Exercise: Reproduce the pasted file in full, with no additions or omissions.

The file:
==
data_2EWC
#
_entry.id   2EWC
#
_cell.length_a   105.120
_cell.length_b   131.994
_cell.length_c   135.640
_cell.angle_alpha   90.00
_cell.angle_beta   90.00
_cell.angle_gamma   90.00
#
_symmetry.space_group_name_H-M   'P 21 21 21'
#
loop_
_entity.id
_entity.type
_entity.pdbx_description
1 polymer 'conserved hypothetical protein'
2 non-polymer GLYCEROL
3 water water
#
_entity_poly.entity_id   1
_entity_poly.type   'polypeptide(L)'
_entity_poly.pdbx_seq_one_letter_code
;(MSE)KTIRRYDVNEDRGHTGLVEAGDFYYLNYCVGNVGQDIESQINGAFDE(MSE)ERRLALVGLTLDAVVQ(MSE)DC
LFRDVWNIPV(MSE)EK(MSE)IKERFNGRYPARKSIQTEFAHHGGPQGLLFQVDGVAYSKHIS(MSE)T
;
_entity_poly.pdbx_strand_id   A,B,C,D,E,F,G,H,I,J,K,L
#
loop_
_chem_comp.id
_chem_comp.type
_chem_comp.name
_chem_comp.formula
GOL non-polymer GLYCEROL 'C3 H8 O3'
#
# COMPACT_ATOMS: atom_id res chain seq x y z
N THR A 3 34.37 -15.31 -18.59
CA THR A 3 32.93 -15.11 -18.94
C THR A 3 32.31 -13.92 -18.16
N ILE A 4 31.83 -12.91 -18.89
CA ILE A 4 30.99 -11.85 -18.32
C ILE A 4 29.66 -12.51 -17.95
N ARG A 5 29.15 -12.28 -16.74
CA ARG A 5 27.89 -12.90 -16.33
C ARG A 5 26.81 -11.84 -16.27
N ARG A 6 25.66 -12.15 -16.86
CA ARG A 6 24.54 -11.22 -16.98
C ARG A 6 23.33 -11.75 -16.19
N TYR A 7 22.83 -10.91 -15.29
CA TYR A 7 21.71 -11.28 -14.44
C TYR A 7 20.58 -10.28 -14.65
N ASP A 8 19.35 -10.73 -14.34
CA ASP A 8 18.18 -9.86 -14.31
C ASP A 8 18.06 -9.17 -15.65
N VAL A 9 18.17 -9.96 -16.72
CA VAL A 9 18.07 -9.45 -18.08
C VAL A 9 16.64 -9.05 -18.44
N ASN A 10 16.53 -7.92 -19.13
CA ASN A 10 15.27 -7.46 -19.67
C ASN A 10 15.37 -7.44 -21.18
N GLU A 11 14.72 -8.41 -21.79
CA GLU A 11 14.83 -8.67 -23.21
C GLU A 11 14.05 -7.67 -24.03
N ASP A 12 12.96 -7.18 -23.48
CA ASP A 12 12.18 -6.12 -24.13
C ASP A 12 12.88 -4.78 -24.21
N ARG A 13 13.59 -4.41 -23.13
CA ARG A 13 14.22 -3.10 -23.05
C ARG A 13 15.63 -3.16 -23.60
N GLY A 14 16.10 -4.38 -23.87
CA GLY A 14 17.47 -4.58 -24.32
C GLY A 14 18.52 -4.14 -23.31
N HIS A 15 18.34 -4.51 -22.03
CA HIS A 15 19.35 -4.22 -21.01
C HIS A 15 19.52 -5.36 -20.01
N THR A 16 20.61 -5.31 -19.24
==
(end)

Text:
data_2EWC
#
_entry.id   2EWC
#
_cell.length_a   105.120
_cell.length_b   131.994
_cell.length_c   135.640
_cell.angle_alpha   90.00
_cell.angle_beta   90.00
_cell.angle_gamma   90.00
#
_symmetry.space_group_name_H-M   'P 21 21 21'
#
loop_
_entity.id
_entity.type
_entity.pdbx_description
1 polymer 'conserved hypothetical protein'
2 non-polymer GLYCEROL
3 water water
#
_entity_poly.entity_id   1
_entity_poly.type   'polypeptide(L)'
_entity_poly.pdbx_seq_one_letter_code
;(MSE)KTIRRYDVNEDRGHTGLVEAGDFYYLNYCVGNVGQDIESQINGAFDE(MSE)ERRLALVGLTLDAVVQ(MSE)DC
LFRDVWNIPV(MSE)EK(MSE)IKERFNGRYPARKSIQTEFAHHGGPQGLLFQVDGVAYSKHIS(MSE)T
;
_entity_poly.pdbx_strand_id   A,B,C,D,E,F,G,H,I,J,K,L
#
loop_
_chem_comp.id
_chem_comp.type
_chem_comp.name
_chem_comp.formula
GOL non-polymer GLYCEROL 'C3 H8 O3'
#
# COMPACT_ATOMS: atom_id res chain seq x y z
N THR A 3 34.37 -15.31 -18.59
CA THR A 3 32.93 -15.11 -18.94
C THR A 3 32.31 -13.92 -18.16
N ILE A 4 31.83 -12.91 -18.89
CA ILE A 4 30.99 -11.85 -18.32
C ILE A 4 29.66 -12.51 -17.95
N ARG A 5 29.15 -12.28 -16.74
CA ARG A 5 27.89 -12.90 -16.33
C ARG A 5 26.81 -11.84 -16.27
N ARG A 6 25.66 -12.15 -16.86
CA ARG A 6 24.54 -11.22 -16.98
C ARG A 6 23.33 -11.75 -16.19
N TYR A 7 22.83 -10.91 -15.29
CA TYR A 7 21.71 -11.28 -14.44
C TYR A 7 20.58 -10.28 -14.65
N ASP A 8 19.35 -10.73 -14.34
CA ASP A 8 18.18 -9.86 -14.31
C ASP A 8 18.06 -9.17 -15.65
N VAL A 9 18.17 -9.96 -16.72
CA VAL A 9 18.07 -9.45 -18.08
C VAL A 9 16.64 -9.05 -18.44
N ASN A 10 16.53 -7.92 -19.13
CA ASN A 10 15.27 -7.46 -19.67
C ASN A 10 15.37 -7.44 -21.18
N GLU A 11 14.72 -8.41 -21.79
CA GLU A 11 14.83 -8.67 -23.21
C GLU A 11 14.05 -7.67 -24.03
N ASP A 12 12.96 -7.18 -23.48
CA ASP A 12 12.18 -6.12 -24.13
C ASP A 12 12.88 -4.78 -24.21
N ARG A 13 13.59 -4.41 -23.13
CA ARG A 13 14.22 -3.10 -23.05
C ARG A 13 15.63 -3.16 -23.60
N GLY A 14 16.10 -4.38 -23.87
CA GLY A 14 17.47 -4.58 -24.32
C GLY A 14 18.52 -4.14 -23.31
N HIS A 15 18.34 -4.51 -22.03
CA HIS A 15 19.35 -4.22 -21.01
C HIS A 15 19.52 -5.36 -20.01
N THR A 16 20.61 -5.31 -19.24